What the 'Harvard for Hollywood' Gets You

If there ever was a Harvard for Hollywood, it would probably be the Oakwood Apartments. A sprawling complex of more than 1,000 units in Los Angeles, it's where would-be child actors come to live, act, study -- and be discovered during pilot season.

Oakwood owes its reputation to its location -- just down the road from many of the major studios.

Hilary Duff and Jennifer Love Hewitt are among the many stars who were discovered at Oakwood. The complex is now a destination for kids from every corner of the country, who arrive with the hope they will be able to join that list of distinguished alums.

But Oakwood is not cheap. Rent alone costs $3,000 a month -- everything else is extra: headshots for $500; private acting coaches for $100 an hour; private singing coaches for up to $150 an hour -- and agents and managers each take 15 percent.

Five Aspiring Stars

"Primetime Live" recently spent three months at the Oakwood Apartments, following the paths of five kids chasing the Hollywood dream -- as well as the parents who came with them.

Taylor Bright, 11, came from Chicago with her mother, Shane, leaving her dad to run the auto repair shop back home. Taylor had already appeared in commercials and was paying for the trip herself.

Diandra Newlin, 13, from Richmond, Va., had already been living at the Oakwood on and off for a year and a half when "Primetime" arrived. She was there with her mother, Donna, and already had a manager, two agents and a résumé that included victories at Junior Miss beauty pageants and a Faith Hill video.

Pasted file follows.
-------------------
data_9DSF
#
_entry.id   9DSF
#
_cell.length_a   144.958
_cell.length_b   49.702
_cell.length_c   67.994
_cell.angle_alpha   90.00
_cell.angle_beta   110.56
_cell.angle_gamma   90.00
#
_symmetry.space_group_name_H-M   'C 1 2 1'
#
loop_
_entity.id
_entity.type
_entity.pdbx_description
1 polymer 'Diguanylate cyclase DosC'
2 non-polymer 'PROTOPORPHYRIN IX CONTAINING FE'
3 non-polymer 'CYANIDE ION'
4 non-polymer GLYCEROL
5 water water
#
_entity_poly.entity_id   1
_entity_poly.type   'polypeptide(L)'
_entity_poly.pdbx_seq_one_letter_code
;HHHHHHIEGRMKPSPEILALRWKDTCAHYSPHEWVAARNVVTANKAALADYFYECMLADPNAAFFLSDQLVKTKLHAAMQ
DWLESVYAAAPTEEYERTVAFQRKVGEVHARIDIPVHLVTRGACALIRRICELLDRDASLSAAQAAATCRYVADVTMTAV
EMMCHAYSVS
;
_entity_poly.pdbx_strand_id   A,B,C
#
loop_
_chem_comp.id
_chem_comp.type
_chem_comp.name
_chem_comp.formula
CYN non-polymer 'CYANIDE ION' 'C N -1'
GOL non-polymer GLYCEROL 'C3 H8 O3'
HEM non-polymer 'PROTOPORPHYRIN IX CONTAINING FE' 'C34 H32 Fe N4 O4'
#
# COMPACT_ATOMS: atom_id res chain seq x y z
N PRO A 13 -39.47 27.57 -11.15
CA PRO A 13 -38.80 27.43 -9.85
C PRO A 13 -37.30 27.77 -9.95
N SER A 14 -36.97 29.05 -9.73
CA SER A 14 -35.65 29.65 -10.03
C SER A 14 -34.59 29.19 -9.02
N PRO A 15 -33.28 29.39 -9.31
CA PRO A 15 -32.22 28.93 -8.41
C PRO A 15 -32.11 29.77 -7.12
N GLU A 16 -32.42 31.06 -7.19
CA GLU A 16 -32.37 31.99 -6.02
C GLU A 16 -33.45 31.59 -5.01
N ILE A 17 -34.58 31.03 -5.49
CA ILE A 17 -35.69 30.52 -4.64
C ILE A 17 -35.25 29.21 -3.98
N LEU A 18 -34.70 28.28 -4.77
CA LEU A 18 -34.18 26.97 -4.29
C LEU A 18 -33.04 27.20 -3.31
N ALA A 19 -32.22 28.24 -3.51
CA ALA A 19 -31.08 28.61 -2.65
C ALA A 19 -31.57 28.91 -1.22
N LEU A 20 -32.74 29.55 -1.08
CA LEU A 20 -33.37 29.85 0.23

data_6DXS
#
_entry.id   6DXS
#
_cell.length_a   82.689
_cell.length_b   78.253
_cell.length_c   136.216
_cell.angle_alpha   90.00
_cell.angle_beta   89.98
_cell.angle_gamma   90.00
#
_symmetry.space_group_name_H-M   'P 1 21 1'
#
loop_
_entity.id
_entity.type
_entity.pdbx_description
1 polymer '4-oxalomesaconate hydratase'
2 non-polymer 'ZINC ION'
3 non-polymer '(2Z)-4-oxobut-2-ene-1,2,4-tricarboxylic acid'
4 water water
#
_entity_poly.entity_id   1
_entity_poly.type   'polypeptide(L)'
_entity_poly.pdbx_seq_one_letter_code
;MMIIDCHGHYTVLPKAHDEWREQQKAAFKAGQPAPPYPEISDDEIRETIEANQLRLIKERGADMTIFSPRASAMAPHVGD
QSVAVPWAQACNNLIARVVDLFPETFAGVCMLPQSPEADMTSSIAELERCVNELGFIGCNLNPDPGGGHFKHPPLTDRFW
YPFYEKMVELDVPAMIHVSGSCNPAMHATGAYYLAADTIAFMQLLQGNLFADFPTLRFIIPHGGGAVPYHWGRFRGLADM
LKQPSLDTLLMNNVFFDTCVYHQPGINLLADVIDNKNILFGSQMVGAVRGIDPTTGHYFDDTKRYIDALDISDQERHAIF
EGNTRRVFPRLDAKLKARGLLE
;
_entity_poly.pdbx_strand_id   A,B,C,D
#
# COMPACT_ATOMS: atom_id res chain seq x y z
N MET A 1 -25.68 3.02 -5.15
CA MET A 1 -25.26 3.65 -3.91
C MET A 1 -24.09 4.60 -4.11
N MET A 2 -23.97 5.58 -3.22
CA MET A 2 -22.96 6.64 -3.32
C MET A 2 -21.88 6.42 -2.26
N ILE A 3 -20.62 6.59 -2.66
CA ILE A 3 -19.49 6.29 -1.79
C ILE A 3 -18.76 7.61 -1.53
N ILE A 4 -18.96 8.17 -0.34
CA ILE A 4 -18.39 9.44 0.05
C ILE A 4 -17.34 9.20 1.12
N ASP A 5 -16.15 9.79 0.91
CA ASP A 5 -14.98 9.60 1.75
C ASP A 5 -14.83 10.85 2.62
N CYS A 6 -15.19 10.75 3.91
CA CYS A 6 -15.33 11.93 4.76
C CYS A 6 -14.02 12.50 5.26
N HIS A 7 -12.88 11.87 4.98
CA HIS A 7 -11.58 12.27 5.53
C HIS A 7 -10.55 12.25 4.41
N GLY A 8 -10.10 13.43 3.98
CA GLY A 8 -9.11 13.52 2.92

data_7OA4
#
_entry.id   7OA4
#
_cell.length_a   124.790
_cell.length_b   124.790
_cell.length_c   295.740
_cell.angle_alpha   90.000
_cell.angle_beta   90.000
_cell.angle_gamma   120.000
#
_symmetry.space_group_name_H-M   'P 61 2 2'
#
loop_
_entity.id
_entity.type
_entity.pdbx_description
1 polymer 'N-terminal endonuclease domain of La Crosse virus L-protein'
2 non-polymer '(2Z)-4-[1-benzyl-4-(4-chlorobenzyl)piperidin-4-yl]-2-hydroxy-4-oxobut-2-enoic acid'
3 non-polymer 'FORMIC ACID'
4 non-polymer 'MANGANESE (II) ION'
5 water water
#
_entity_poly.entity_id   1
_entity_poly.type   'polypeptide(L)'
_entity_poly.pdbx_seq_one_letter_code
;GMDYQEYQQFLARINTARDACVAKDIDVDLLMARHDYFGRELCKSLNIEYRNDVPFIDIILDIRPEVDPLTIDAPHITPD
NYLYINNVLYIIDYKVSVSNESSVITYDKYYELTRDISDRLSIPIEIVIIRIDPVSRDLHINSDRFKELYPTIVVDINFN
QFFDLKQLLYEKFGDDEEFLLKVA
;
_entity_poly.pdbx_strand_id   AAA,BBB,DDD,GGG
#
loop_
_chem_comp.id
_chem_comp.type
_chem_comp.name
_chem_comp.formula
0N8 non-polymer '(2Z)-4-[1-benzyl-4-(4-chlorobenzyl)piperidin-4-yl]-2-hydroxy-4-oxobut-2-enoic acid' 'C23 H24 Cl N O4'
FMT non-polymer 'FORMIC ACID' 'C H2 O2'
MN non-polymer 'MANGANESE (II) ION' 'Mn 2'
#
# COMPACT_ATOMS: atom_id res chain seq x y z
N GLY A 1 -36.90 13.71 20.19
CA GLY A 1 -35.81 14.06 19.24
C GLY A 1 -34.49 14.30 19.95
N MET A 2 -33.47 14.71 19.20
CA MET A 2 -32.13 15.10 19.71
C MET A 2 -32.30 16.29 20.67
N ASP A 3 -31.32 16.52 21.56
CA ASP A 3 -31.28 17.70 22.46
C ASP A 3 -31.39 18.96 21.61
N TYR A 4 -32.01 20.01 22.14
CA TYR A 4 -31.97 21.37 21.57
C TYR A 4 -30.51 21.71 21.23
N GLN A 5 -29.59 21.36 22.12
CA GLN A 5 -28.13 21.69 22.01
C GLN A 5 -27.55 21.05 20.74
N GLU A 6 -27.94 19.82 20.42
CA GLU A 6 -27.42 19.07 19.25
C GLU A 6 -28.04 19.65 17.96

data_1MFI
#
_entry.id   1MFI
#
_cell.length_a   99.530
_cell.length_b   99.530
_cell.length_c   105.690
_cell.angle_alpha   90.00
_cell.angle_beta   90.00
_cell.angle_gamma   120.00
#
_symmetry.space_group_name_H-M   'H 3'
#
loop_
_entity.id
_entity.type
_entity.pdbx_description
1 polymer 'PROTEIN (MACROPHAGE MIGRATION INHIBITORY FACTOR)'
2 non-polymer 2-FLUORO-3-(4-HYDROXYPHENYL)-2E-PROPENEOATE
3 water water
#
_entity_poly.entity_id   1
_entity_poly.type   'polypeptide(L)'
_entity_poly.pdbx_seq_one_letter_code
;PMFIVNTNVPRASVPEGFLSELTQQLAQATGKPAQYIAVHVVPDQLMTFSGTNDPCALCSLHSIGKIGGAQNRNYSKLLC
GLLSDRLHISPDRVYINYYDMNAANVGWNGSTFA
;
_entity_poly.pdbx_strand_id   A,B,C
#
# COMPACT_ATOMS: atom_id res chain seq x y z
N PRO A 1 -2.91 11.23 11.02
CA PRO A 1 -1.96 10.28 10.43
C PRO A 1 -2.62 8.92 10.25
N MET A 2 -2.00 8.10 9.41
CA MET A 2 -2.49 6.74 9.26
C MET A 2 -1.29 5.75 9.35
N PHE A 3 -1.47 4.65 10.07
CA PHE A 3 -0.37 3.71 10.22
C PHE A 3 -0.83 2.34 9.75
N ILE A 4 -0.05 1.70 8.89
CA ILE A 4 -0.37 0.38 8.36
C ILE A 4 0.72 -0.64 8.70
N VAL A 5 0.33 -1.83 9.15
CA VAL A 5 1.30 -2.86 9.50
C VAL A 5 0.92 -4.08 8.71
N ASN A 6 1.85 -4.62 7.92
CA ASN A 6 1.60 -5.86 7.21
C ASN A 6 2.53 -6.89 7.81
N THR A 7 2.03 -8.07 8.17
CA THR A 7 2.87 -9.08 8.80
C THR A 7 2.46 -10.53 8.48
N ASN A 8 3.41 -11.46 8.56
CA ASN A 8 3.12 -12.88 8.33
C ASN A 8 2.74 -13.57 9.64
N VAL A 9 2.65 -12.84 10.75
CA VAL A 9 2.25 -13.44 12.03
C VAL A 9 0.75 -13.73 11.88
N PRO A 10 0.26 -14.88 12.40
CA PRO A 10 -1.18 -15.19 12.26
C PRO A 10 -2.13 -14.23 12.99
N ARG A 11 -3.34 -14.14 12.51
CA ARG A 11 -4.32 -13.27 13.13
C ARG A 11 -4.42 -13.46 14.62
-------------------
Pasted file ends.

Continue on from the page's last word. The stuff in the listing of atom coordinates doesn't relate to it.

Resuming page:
"I just have this passion of being on the set," she told "Primetime Live" co-anchor Cynthia McFadden.

Zach Green, 11, arrived with his mother from Madison, Wis., leaving his dad at home. His idol is the comic Gene Wilder.

Chase Edwards, 10, arrived from Flint, Mich., where he performed in school plays and local theater. His mother, Corinne, arranged to take a two-month leave of absence from her job, but his father remained at home.

And finally, there was 14-year-old Derek Jinks, who said "a lot of people tell me I look like Brad Pitt." After three years of small parts at home in Fenton, Mich., he got an agent, and a call to come to Hollywood. He and his mom lived down the road from Oakwood, but visited often.

"It's a field trip," said Sandy Jinks. "No matter what field they ever decide to be in, you know I wanted to just give them that chance."

Whose Career Is It Anyway?

One of the perennial questions when it comes to child actors is "whose career is it anyway?" Do the dreams of stardom belong to the kids or the parents?

Diandra Newlin was quick to assert, "I've totally wanted to do this myself." Shane Bright told McFadden: "I ask her all the time if she could just quit now, and she says, 'Oh, I have to do this.'"

However, there's no question that the showbiz life requires sacrifice from nearly everyone in the family. Not just a financial toll, but an emotional one too. In many cases, child actors arrived at Oakwood with only one parent, leaving the rest of the family behind.

Hallie Todd, who played Hilary Duff's mother on the show "Lizzie McGuire" and now gives acting lessons at her acting school, "In-house Media," said the perfect family to do this "is extremely wealthy where both parents can relocate -- and they can devote every minute of the day to helping them pursue their dream."

But in all of "Primetime Live's" visits to Oakwood, not a single family appeared to meet this model.

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